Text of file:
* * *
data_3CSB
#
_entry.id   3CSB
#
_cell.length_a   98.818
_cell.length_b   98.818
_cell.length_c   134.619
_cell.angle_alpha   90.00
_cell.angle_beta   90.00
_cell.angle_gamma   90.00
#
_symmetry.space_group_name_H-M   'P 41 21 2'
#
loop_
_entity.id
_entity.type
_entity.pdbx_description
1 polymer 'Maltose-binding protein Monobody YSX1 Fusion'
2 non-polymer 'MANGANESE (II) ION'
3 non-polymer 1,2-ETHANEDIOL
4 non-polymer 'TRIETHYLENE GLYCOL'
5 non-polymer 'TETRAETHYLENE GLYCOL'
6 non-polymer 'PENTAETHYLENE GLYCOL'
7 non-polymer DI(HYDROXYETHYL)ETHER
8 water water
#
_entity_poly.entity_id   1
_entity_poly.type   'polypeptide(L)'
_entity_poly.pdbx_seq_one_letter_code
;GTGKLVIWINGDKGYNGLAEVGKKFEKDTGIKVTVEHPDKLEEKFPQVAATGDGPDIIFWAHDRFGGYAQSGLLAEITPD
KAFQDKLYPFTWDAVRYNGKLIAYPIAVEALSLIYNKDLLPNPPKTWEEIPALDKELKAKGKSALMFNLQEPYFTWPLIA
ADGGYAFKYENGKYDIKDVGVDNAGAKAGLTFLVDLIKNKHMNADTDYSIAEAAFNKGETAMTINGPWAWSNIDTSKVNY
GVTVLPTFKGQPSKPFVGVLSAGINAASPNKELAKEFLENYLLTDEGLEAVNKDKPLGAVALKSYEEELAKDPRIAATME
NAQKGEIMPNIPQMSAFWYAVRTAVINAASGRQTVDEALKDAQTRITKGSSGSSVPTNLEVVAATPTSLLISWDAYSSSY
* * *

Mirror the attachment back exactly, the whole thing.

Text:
data_3CSB
#
_entry.id   3CSB
#
_cell.length_a   98.818
_cell.length_b   98.818
_cell.length_c   134.619
_cell.angle_alpha   90.00
_cell.angle_beta   90.00
_cell.angle_gamma   90.00
#
_symmetry.space_group_name_H-M   'P 41 21 2'
#
loop_
_entity.id
_entity.type
_entity.pdbx_description
1 polymer 'Maltose-binding protein Monobody YSX1 Fusion'
2 non-polymer 'MANGANESE (II) ION'
3 non-polymer 1,2-ETHANEDIOL
4 non-polymer 'TRIETHYLENE GLYCOL'
5 non-polymer 'TETRAETHYLENE GLYCOL'
6 non-polymer 'PENTAETHYLENE GLYCOL'
7 non-polymer DI(HYDROXYETHYL)ETHER
8 water water
#
_entity_poly.entity_id   1
_entity_poly.type   'polypeptide(L)'
_entity_poly.pdbx_seq_one_letter_code
;GTGKLVIWINGDKGYNGLAEVGKKFEKDTGIKVTVEHPDKLEEKFPQVAATGDGPDIIFWAHDRFGGYAQSGLLAEITPD
KAFQDKLYPFTWDAVRYNGKLIAYPIAVEALSLIYNKDLLPNPPKTWEEIPALDKELKAKGKSALMFNLQEPYFTWPLIA
ADGGYAFKYENGKYDIKDVGVDNAGAKAGLTFLVDLIKNKHMNADTDYSIAEAAFNKGETAMTINGPWAWSNIDTSKVNY
GVTVLPTFKGQPSKPFVGVLSAGINAASPNKELAKEFLENYLLTDEGLEAVNKDKPLGAVALKSYEEELAKDPRIAATME
NAQKGEIMPNIPQMSAFWYAVRTAVINAASGRQTVDEALKDAQTRITKGSSGSSVPTNLEVVAATPTSLLISWDAYSSSY